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Monday, January 21, 2008

Wonder Why Missouri Wants to Keep Executioners Secret?

I'm beginning to understand the urgent need for secrecy here. As is so often the case, it is a convenient excuse for masking incompetence, corruption, heck, even criminal records...

Before a Missouri executioner could go to Indiana in 2001 to help federal authorities put mass killer Timothy McVeigh to death, he had to take care of one detail:

He needed permission from his probation officer to leave the state.

The request, by a licensed practical nurse from Farmington, set off alarms within the Missouri Division of Probation and Parole. At least one supervisor spoke out to an agency administrator.

"As I stated to you previously, it seems bizarre to me that we would knowingly allow an offender, on active supervision, to participate in the execution process at any level," she wrote.

Then again, bizarre is an understatement, as this graf shows:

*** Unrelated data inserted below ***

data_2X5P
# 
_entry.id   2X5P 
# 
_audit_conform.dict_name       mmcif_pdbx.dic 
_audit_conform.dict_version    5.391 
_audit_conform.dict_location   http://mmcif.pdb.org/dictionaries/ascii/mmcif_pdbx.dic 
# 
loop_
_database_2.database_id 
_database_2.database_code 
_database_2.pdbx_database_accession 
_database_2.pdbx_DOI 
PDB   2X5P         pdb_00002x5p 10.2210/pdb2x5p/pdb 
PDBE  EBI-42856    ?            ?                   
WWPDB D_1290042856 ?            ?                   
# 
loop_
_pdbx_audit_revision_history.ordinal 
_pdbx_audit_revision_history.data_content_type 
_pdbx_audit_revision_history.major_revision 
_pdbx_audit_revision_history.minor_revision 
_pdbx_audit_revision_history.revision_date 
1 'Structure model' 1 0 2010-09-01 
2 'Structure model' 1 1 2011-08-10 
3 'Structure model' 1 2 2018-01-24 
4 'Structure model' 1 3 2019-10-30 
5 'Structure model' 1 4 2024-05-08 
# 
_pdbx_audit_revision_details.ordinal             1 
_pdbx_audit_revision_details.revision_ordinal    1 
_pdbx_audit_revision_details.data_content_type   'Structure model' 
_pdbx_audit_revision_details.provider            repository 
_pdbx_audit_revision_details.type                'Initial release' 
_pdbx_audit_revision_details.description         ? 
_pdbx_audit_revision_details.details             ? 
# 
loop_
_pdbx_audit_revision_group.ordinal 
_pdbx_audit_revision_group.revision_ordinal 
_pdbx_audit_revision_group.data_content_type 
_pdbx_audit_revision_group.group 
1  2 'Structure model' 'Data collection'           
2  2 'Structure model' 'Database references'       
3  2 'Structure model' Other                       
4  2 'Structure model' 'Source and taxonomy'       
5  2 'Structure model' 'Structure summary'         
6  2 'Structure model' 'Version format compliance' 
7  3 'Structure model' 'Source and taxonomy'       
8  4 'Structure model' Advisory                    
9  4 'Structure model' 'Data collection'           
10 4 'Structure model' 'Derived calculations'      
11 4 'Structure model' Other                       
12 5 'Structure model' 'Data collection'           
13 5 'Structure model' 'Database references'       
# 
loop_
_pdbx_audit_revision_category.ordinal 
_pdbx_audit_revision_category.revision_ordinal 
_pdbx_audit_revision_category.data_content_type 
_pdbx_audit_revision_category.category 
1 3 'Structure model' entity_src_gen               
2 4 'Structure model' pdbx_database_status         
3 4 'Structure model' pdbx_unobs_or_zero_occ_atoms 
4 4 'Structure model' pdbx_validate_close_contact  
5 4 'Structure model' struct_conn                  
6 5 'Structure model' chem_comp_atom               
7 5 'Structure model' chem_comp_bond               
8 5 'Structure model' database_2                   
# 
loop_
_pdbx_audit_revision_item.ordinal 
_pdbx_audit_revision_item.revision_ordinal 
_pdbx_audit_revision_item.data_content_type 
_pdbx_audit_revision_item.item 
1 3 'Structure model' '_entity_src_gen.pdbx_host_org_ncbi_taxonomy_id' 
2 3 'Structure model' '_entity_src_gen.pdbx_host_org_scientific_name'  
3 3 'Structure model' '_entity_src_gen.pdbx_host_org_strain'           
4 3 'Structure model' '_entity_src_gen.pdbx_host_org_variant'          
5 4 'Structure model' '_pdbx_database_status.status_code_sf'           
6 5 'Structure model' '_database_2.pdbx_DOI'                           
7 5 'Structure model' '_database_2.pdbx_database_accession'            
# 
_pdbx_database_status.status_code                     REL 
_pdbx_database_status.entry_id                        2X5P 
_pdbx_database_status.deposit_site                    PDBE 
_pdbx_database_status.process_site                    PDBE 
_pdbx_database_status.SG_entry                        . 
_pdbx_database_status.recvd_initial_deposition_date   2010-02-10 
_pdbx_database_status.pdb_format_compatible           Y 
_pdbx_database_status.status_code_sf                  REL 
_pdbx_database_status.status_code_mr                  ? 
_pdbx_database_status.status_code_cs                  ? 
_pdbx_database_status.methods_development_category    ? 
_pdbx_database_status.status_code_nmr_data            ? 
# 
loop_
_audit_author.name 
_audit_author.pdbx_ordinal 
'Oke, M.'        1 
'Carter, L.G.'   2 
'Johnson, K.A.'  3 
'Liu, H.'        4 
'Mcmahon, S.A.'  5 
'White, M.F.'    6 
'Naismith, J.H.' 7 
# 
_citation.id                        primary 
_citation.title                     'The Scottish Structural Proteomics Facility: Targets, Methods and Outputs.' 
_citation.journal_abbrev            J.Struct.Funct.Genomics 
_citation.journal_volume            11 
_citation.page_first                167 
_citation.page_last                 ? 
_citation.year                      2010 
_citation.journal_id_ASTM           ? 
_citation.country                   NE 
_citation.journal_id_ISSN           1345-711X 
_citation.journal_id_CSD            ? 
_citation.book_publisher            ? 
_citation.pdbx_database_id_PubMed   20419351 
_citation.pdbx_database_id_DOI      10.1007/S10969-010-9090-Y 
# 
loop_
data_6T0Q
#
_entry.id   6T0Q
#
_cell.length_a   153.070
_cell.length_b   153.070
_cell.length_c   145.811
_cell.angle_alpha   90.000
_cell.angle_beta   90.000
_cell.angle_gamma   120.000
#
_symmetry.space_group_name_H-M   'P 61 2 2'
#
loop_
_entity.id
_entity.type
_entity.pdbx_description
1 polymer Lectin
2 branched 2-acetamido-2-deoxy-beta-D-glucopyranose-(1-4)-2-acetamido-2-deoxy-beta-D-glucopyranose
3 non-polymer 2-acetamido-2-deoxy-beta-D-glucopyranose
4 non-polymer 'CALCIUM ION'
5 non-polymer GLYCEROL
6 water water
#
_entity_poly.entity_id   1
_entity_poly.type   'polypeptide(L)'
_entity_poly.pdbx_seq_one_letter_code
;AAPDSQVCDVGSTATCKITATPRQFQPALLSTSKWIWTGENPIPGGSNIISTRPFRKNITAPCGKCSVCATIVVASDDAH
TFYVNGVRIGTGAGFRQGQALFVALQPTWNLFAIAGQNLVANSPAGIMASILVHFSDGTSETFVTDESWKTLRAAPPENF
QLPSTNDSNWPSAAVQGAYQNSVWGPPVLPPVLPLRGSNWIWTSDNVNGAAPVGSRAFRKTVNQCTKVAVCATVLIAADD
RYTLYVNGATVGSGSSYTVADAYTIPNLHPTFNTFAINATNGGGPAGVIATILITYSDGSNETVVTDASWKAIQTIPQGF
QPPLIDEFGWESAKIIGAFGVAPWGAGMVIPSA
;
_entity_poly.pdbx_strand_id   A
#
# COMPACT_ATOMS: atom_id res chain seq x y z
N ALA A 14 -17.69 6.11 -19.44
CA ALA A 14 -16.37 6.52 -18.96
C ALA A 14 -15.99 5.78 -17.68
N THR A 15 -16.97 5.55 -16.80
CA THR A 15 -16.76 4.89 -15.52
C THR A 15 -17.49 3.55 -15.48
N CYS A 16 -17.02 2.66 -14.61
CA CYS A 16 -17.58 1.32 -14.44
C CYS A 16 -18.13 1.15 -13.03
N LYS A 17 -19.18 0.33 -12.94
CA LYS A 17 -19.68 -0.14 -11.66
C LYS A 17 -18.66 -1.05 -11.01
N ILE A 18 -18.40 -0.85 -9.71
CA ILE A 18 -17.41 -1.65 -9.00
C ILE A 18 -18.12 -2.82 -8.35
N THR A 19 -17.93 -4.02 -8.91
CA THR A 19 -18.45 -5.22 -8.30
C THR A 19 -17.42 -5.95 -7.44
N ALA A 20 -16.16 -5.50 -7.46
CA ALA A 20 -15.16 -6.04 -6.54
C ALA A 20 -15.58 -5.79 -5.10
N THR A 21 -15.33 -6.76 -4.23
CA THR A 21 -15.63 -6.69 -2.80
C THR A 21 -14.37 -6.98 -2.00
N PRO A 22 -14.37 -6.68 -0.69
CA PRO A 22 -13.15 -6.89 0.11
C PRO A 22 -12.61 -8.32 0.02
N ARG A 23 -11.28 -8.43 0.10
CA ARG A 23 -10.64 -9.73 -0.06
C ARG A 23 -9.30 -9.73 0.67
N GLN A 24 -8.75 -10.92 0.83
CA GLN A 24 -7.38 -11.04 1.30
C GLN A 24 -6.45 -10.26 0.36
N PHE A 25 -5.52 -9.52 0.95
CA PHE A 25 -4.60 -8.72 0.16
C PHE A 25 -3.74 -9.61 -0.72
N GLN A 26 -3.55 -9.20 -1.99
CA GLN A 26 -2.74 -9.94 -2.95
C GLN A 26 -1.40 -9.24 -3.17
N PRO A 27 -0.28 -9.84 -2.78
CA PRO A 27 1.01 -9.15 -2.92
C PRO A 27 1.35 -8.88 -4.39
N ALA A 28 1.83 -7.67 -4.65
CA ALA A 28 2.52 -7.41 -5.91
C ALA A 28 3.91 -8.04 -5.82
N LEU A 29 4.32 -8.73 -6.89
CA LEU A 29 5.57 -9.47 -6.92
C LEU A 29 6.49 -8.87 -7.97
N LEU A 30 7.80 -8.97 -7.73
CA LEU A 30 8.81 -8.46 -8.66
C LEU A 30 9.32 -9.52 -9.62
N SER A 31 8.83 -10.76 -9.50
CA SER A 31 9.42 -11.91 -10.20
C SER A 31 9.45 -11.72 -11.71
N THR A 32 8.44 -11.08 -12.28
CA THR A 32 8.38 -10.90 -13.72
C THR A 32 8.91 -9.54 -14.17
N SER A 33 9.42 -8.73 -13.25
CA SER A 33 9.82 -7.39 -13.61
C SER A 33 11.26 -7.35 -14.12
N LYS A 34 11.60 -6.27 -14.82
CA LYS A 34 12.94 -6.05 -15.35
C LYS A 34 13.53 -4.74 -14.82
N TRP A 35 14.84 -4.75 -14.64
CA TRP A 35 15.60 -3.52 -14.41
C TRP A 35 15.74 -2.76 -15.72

In Missouri, a federal judge suspended the state's executions in 2006 after Doerhoff's testimony — from behind a screen to protect his identity — that he was dyslexic, did not record the actual amount of anesthetic delivered, sometimes used only half the suggested dose and gauged the depth of the anesthesia by watching facial expressions through a window.

But my favorite is the end:

The Missouri probation and parole administrator who confirmed Pinkley's request for travel obviously recognized the potential for controversy.

In one of the memos, she wrote, "It would be extremely problematic for David Pinkley and this department if the media got wind of this."

You think? Read the whole thing here, including the Post-Dispatch's wonderful explanation of why they are naming names...

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